Posted by Ksenia Karyakina, Senior Policy Analyst, Russia
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Music spreads across Europe with Google Play

Your music is supposed to be fun, but in reality it can be the exact opposite: a chore – moving files between computers, syncing across your phone and tablet, and lots and lots of wires. Google Play Music, an easier way to manage your music, offers a solution. It just has launched so you can listen to any song you want, whenever you want, on all of your devices. has just come to Czech Republic, Finland, Hungary, Liechtenstein, Netherlands, Russia and Switzerland.

All Access coverage is now spread pretty much across the entire continent. A first group of nine European countries last month received the service.

All Access is the first service of its kind that lets you store 20,000 songs from your personal music collection in the cloud for free; purchase new music from all the major record labels and thousands of indies to grow your collection; or get an unlimited pass to a huge library of music on all your devices with All Access, our monthly music subscription service. It’s all stored in the cloud so you never have to worry about losing songs or moving them again. You can add a new favorite track to your collection while you’re on your computer, and it will be instantly available on your phone and tablet. And you can “pin” all of this content to make it available on your phone or tablet when you’re offline without a connection.

All Access lets you search for and listen to any song from our library of millions of tracks, wherever and whenever you want. You can create an ad-free, interactive radio station from any song or artist you love. Or you can browse recommendations from our expert music team and explore songs by genre. The “Listen Now” tab puts artists and radio stations we think you’ll like front and center so you can start listening the minute you open your library. You can try All Access for free for the first month and pay only a modest subscription service each month after that.

With this launch, Google Play moves one step closer to being your ultimate digital entertainment destination, where you can find, enjoy and share your favourite apps, games, books, movies, magazines and music on your Android phone or tablet. Good listening.

Posted by Posted by Sami Valkonen, Head of International Music Partnerships, Google Play
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Searching in Summer

For much of Europe, August is synonymous with holidays and we’ve been trolling through Google Trends’s new Hot Searches tool to see what is amusing, fascinating or titillating Europeans during the summer.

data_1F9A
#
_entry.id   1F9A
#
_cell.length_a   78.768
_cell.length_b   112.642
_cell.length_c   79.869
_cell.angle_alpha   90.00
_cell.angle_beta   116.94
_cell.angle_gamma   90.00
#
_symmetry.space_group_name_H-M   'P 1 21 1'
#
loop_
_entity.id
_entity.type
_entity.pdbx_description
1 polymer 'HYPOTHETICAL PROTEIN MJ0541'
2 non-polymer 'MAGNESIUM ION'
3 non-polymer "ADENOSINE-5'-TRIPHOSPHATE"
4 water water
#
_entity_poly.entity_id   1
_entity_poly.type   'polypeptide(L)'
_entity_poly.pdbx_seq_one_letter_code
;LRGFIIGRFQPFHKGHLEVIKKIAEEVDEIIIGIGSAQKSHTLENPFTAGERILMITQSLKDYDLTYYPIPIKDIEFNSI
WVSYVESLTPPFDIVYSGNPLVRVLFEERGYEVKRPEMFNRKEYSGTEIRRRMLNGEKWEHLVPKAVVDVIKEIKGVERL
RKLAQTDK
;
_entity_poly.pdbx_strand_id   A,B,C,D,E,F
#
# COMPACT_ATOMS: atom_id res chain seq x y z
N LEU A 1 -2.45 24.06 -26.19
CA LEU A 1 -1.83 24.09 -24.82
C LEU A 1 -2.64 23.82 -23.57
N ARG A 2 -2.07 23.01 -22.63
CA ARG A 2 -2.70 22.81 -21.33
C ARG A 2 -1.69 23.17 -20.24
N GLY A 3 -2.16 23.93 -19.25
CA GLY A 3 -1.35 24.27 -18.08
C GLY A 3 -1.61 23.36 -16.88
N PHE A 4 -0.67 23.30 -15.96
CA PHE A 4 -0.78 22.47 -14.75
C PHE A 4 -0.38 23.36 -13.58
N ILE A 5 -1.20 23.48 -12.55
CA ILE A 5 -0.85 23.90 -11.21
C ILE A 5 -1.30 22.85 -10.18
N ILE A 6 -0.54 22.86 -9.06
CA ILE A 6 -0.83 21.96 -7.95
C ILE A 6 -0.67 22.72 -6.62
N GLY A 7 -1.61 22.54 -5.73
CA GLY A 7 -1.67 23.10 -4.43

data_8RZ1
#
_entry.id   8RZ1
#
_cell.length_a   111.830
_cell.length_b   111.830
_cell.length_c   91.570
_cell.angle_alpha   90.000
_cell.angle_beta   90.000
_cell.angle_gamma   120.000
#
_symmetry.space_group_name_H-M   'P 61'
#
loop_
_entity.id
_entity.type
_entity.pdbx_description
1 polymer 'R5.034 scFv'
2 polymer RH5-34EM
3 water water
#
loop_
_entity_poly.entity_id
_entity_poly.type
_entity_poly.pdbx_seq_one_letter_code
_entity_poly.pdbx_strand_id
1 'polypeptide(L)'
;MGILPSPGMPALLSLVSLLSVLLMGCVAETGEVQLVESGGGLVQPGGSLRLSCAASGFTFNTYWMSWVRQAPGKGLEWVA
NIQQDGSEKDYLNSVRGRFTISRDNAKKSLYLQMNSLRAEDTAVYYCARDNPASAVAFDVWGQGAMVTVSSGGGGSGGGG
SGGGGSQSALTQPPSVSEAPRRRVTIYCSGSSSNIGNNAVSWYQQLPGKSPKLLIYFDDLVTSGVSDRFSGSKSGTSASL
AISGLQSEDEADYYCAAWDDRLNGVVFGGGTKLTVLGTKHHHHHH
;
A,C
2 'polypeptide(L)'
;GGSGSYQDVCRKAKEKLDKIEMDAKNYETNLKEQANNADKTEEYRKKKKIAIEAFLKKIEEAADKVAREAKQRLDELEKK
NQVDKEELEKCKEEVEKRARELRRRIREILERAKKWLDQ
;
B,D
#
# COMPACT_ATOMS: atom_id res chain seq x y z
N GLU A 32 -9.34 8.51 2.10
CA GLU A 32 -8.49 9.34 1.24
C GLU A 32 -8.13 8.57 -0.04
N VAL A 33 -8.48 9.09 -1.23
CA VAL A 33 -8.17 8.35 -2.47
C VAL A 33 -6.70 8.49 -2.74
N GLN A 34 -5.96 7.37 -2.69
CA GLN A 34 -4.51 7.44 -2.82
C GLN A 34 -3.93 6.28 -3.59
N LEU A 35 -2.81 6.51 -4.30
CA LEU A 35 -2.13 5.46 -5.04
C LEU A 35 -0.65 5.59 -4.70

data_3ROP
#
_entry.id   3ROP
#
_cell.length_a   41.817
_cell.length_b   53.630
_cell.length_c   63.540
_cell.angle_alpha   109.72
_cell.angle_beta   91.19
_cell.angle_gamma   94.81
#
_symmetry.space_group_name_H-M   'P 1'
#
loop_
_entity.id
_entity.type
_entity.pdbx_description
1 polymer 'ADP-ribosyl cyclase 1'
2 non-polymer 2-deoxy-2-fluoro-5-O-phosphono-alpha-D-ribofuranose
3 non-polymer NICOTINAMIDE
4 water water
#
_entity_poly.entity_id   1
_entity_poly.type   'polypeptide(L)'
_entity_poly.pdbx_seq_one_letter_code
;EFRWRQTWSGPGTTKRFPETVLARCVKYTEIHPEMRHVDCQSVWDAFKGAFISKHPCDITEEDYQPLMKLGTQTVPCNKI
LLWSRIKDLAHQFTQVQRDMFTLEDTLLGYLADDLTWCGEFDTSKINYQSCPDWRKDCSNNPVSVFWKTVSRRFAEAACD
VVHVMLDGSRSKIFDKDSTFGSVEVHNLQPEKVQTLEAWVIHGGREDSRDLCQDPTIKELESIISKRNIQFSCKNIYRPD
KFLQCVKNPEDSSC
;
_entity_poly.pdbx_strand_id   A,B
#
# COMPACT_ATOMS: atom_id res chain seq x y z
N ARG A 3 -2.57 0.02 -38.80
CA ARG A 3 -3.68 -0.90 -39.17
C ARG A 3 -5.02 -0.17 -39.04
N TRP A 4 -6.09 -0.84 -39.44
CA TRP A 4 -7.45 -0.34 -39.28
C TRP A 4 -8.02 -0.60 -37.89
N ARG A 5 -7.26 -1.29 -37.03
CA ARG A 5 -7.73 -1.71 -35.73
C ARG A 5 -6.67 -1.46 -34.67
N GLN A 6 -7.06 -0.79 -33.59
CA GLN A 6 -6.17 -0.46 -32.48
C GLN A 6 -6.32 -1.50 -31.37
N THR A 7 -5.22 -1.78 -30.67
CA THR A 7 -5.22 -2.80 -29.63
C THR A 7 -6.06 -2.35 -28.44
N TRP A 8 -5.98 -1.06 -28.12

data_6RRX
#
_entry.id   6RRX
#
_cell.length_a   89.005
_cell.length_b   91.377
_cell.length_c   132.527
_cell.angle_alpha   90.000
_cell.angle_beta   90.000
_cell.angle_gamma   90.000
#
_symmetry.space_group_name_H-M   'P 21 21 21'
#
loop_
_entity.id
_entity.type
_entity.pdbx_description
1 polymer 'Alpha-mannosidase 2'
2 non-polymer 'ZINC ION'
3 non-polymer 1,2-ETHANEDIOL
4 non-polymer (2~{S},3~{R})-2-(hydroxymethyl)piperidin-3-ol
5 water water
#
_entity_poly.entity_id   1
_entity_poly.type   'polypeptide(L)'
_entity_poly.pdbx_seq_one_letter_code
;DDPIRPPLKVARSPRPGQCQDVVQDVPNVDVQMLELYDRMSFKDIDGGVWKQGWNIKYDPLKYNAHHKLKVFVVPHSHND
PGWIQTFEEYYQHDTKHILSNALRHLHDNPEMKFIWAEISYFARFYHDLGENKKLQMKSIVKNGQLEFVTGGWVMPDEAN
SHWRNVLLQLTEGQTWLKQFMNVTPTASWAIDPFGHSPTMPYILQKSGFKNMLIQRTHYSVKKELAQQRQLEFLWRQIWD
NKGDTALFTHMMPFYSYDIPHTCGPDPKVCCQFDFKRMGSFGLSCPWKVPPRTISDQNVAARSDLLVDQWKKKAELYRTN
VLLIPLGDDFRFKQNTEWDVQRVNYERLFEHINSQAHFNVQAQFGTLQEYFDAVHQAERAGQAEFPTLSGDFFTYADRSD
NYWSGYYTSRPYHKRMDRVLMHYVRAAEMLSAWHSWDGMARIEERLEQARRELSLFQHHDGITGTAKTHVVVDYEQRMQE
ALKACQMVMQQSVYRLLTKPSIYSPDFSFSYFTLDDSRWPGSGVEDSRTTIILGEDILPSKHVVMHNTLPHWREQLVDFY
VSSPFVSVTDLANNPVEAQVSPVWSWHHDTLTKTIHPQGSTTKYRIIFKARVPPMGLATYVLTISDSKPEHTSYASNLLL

The clear winner – football.

Even before the Premier League kicked off, UK searchers went looking for game scores as lower Championship League swung back into action. Liverpool’s Luis Suarez and Manchester United Wayne Rooney’s transfer sagas scored high and Charlotte Green’s appointment as the first woman announcer of the BBC’s Saturday Football topped the ranking of the August 7 Hot Searches.

In Germany, results of the first round of the DFB Cup, particularly Bayern Munich’s crushing 5-0 victory, led the August 6 results. Russians searched for the fortunes of the Anzhi team’s financial issues and St. Petersburg’s Zenit’s purchase of two players, full-back “Rubin” and Argentinian Cristian Ansaldi.

Admittedly, some serious issues received serious attention. When Bavarian judges ordered the immediate release of 57-year old Gustl Mollath, from an institution for the criminally insane, the legal scandal surrounding the case soared to the top of Germany’s searches. Severe storms affecting German train traffic received wide attention, as did Amazon founder Jeff Bezos’s purchase of the Washington Post. Russians searched for news about government’s decision to accept American leaker Edward Snowden’s asylum request and the mass protest against a new Internet anti-piracy law.

Take a look yourself at Google Trends and see for yourself what people, places and issues are making waves.

Posted by William Echikson, External Relations, Europe, Middle East and Africa
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Inspiring talented children in Northern Russia

The Northern Arctic Federal University in Archangelsk in Russia’s far north ranks among Google’s furthest flung outposts for RISE, our Roots in Science and Engineering programs.  Its summer camp recently brought 40 talented children to Moscow’s Institute of Mathematics, Informatics and Space Technology.

During five days, the teens learned about computing and ways to solve real world problems. They received hands-on lessons about how to build and program a robot to manage a computer without a keyboard or mouse.

Local Google engineers aimed to inspire the students to think big. Software engineer Anna Kondratieva from our Moscow office described Google’s self driving car and Google Glass. Via Hangout, engineer Gulnara Lastovetsky spoke about career opportunities in computing.

The visit to the Moscow provided students with an opportunity to test a future studying science and technology. As the Institute’s director Lyudmila Haymina said: Most of the students are keen to pursue IT studies and to come here as undergraduates.”

Plans are already underway for 2014, including creating an online version to reach more children. As this success from Russia’s far north demonstrated, science and technology stars can come from anywhere.

Posted by Alison Cutler, Pre-University Education Outreach, Europe, Middle East and Africa